Celebrate World Migratory Bird Day

Today (May 9) in honor of our heritage as a bird sanctuary, we celebrate World Migratory Bird Day and spotlight a magnificent migratory raptor – the Swallow-tailed Kite. WMBD is an awareness-raising campaign highlighting the need for the conservation of migratory birds and their habitats. It aims to draw attention to the threats faced by migratory birds, their ecological importance, and the need for international cooperation to conserve them.

The Swallow-tailed Kite: a long and winding journey
By early March, Floridians with their eyes on the skies, are treated to an unforgettable experience: an amazing aerial show of Swallow-tailed Kites soaring overhead. This striking black and white bird has a deeply forked tail that allows it to steer, making sharp turns and twists. Swallow-tailed Kites, unlike snowbirds, spend their summers in Florida.

The Swallow-tailed Kite is a voracious consumer of insects helping to naturally control insect populations. Their flying ability allows the kite to catch all kinds of other prey including small animals, like frogs, anoles and snakes.

By early July, they begin to gather in large roosts for the migration back to their wintering grounds in South America.

What is known about the ecology of the Swallow-tailed Kite is in large part due to the work of the Avian Research and Conservation Initiative (ARCI). Since 1996, scientists with the ARCI have used satellite telemetry to study the ecology of these birds including the 10,000-mile migration they make each year to the humid plains of Brazil and back to the lowlands of the southeast U.S.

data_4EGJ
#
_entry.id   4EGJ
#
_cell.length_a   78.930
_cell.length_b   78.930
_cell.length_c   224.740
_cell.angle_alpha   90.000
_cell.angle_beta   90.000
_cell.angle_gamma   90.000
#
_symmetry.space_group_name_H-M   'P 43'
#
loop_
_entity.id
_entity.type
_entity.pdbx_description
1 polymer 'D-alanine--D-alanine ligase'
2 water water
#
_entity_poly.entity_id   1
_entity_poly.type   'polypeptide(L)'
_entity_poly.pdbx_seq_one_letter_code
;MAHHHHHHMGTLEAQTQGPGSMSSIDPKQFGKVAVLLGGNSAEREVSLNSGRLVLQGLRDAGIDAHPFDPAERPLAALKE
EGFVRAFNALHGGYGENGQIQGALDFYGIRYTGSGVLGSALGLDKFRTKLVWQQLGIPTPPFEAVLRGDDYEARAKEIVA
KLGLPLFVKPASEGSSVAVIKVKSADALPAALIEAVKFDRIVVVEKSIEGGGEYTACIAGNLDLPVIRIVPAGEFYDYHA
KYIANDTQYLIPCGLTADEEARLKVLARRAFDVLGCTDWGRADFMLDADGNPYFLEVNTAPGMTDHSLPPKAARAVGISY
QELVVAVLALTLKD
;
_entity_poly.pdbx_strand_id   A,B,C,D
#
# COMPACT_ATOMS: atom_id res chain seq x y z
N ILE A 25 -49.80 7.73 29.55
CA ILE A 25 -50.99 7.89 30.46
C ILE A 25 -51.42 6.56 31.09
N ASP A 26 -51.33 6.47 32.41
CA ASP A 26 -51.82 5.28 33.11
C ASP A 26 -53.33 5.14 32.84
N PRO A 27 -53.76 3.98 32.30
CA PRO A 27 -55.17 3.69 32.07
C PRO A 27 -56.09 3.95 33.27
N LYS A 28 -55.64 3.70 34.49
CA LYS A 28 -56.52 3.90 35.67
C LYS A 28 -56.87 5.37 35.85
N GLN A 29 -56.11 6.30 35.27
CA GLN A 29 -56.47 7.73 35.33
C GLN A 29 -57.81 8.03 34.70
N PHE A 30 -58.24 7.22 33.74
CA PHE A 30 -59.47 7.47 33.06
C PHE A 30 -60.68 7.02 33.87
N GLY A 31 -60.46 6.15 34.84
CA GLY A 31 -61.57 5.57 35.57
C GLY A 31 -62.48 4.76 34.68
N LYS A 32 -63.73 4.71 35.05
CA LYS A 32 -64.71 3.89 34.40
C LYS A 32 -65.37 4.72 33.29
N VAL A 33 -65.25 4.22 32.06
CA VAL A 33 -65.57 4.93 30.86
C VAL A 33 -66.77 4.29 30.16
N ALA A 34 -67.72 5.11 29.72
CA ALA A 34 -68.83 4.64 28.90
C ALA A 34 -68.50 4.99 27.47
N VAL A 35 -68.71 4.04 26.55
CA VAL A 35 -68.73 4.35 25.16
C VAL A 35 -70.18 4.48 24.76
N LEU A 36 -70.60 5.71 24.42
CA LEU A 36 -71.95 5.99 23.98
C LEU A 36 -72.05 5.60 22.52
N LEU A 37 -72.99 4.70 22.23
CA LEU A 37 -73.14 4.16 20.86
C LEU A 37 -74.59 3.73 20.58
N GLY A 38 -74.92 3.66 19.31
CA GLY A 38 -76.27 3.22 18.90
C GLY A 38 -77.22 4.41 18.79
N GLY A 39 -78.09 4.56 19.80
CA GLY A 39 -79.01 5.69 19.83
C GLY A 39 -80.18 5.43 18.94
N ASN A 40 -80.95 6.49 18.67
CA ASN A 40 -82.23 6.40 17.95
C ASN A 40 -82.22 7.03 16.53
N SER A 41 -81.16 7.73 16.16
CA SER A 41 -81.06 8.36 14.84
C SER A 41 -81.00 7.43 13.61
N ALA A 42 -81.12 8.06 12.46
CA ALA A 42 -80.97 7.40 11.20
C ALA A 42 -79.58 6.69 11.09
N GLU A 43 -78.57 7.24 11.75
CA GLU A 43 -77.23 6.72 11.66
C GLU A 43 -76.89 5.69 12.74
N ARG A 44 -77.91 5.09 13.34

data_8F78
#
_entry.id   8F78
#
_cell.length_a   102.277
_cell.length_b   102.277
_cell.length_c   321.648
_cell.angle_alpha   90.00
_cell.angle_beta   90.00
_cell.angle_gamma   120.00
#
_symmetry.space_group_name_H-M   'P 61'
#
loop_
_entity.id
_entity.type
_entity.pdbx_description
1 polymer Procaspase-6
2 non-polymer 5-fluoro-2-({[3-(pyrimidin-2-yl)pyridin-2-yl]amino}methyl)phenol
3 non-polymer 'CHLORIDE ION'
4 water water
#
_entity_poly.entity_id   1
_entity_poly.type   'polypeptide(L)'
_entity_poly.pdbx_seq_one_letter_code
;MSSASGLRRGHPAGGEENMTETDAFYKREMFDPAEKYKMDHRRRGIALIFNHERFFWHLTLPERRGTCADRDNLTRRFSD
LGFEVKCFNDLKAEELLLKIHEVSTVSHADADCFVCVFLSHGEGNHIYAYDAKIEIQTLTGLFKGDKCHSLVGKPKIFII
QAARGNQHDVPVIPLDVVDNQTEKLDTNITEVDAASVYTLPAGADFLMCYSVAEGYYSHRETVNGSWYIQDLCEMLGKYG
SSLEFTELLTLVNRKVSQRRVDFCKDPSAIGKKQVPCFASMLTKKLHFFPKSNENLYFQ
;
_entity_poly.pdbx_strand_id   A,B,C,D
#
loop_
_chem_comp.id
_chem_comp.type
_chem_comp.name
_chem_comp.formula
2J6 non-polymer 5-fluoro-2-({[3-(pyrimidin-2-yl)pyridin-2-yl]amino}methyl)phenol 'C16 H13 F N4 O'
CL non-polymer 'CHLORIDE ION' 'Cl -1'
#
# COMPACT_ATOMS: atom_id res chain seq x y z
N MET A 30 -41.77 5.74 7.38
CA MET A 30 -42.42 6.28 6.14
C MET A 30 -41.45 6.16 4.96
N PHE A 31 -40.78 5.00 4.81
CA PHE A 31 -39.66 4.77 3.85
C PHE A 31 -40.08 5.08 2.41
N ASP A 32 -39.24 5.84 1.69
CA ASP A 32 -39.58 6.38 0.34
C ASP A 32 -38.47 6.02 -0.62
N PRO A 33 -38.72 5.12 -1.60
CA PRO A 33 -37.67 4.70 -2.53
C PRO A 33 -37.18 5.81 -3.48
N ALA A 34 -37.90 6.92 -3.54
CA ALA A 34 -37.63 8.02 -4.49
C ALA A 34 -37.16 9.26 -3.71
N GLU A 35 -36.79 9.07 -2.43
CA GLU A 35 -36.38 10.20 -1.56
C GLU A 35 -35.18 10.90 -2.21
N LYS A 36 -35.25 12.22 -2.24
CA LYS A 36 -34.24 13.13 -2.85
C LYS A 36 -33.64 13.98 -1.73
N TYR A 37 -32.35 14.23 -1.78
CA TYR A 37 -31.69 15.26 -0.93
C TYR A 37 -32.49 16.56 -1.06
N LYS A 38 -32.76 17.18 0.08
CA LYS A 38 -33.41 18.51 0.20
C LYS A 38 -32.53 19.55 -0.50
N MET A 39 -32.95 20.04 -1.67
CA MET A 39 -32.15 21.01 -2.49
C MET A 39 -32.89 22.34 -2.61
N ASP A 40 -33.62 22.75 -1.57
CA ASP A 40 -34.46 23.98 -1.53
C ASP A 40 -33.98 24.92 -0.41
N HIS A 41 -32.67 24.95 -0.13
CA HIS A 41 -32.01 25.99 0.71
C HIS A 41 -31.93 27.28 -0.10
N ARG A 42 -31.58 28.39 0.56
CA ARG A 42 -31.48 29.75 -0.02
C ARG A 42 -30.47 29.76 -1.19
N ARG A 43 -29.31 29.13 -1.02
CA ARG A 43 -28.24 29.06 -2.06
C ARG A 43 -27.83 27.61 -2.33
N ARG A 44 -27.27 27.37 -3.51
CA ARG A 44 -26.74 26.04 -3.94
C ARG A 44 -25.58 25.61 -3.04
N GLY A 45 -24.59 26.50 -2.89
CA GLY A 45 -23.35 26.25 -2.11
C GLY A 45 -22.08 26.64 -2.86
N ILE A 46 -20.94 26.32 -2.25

Tracked by GPS transmitters, ARCI is able to follow individual birds on their journey, facing extraordinary risks including accidents, illnesses and storms. The information is critical to fill deep holes in our knowledge about a vulnerable species whose range in the United States contracted from 21 states to 7 in the space of just four decades and has not recovered since.

ARCI works to develop management techniques and policy recommendations for these at-risk birds that are key to the species survival.

The Migratory Bird Treaty Act of 1918 made it illegal to shoot raptors and most other birds reducing this threat to the species. Today, the primary threat to Swallow-tailed Kites is habitat loss. Conservation geared toward habitat protection aims to safeguard the Florida population and gradually expand the small subpopulations scattered throughout the rest of the Southeastern coastal plain as well as reduce threats in its South American wintering grounds. The future of Swallow-tailed Kites depends on good science guiding our decisions.

Blog post was written by Tricia Martin, Director of Education. Photos provided by ARCI, Dave Peters and Sarah Lingwall.